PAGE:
“La económica global azota el continente europeo” [ .. ] “Las perspectivas parecen particularmente graves para Francia, Italia España” [ .. ] “Las hipotecas podrán volver a subir” [ .. ] “Zapatero se ha beneficiado de las reformas de Aznar” [ .. ] “Pero la burbuja ha estallado”.
[ .. ]
Wall Street Journal (WSJ) estima que España está mal preparada para competir en la nueva economía global, sin hacer los esfuerzos imprescindibles, a su modo de ver, en terrenos capitales: productividad, educación, investigación y desarrollo, etc.
The global economic storm clouds have reached the Continent.
[ .. ]
The outlook looks especially grave for France, Italy and Spain. About the only thing the big “Club Med” economies have going for them is recently elected leaders with fresh mandates for reform. Now if only they’d use them.
France’s President Nicolas Sarkozy and Italy’s Prime Minister-elect Silvio Berlusconi are looking for an easy monetary fix to their troubles by calling on the European Central Bank to ease up. They had better look elsewhere. With inflation hitting a record 3.6% in March, the ECB has sounded the warning on rising prices, and the next rate move may be toward further tightening.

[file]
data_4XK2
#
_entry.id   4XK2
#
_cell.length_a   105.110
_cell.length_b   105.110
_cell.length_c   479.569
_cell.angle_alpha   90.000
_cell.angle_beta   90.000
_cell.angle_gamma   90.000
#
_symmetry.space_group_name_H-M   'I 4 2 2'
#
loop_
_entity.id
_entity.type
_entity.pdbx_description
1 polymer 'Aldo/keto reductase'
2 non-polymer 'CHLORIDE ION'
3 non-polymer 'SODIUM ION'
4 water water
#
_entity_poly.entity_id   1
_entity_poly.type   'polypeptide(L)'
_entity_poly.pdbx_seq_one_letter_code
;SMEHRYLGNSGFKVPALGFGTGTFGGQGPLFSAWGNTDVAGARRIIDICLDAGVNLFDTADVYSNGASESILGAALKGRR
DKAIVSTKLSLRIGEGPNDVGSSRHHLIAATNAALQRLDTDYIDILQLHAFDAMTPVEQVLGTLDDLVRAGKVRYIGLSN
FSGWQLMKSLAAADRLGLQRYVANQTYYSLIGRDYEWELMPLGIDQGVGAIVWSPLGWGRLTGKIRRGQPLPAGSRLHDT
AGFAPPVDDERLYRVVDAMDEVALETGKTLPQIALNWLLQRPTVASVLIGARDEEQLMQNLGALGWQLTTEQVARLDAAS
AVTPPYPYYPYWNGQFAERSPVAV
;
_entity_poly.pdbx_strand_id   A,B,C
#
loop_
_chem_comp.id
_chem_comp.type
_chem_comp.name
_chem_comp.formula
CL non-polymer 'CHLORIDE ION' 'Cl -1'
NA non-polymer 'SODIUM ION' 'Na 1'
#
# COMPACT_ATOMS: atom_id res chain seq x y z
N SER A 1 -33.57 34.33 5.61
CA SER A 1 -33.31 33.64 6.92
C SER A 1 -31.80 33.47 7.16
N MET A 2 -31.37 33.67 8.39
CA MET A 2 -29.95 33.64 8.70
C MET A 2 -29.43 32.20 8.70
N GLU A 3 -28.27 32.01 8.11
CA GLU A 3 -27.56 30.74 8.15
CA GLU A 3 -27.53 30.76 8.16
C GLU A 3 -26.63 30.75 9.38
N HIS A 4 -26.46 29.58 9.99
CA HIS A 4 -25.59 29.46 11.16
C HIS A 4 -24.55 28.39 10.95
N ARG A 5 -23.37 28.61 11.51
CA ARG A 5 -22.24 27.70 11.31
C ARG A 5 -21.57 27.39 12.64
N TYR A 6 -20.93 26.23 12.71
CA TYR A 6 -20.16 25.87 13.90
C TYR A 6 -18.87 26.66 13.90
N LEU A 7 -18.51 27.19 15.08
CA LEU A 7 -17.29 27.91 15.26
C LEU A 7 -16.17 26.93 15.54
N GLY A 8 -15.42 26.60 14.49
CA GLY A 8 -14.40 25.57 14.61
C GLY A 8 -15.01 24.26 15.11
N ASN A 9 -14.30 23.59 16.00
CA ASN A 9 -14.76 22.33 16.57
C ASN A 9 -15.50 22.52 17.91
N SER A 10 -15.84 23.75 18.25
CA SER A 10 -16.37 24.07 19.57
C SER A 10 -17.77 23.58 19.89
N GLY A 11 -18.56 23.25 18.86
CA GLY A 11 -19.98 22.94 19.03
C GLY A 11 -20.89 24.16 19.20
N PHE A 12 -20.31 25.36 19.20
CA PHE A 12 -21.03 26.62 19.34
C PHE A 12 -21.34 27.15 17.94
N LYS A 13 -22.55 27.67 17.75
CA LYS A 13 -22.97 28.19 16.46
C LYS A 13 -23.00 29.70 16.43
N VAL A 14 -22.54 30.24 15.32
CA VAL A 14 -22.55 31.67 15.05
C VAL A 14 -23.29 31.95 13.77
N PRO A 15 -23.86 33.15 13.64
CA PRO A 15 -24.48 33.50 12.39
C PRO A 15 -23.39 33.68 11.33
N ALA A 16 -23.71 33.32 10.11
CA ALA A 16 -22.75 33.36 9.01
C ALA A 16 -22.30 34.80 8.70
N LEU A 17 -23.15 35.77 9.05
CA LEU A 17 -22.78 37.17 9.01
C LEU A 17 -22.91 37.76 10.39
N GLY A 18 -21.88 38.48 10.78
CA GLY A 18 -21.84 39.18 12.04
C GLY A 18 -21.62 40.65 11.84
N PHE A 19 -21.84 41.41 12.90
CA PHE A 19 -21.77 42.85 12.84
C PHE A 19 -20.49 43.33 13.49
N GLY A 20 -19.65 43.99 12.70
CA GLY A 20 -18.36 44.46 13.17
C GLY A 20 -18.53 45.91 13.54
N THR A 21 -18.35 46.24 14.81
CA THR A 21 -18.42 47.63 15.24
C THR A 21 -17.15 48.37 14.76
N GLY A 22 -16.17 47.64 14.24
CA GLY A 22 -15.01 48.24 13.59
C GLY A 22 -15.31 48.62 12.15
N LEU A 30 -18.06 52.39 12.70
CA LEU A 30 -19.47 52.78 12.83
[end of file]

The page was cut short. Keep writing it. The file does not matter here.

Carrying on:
Spain used to grow almost twice as fast as the the rest of the euro zone. Prime Minister José Luis Rodríguez Zapatero, re-elected last month, was riding on the reforms passed by his predecessor, José María Aznar, and the country’s real-estate bubble. Now that bubble is bursting.
[ .. ] Mr. Zapatero has proposed a stimulus package worth about 0.9% of GDP. The measures range from tax rebates to speeding up approvals for public works programs. They may actually bring about a short-term stimulus, but no long-term recovery. The best idea he has proposed so far is the abolishment of the wealth tax.
But the main challenges for Spain’s long-term outlook lie elsewhere. Red tape and overregulation remain a burden in spite of two decades of liberalization efforts. It takes 47 days to launch a business in Spain compared with the OECD average of only 15 days. R&D spending is just 1.12% of GDP, below the already low European average of 1.74% and less than half the 2.62% in the U.S. Productivity, measured as economic growth per hour worked, rose a paltry annual 0.9% on average between 2001-2006. That’s even below the measly euro-zone average of 1.3% and less than half of the 2.2% in the U.S. [ .. ] [Wall Street Journal, 29 abril 08. Club Med Chills].
● Economía de la incultura.
● España: una economía de la incultura.
● España y su economía de la incultura.
● Mediocridad del modelo educativo español.
● Europa retrocede. España, más… (2).
● España, Europa y las economías de la incultura.
● Juan Benet y la economía del conocimiento / incultura en Caína.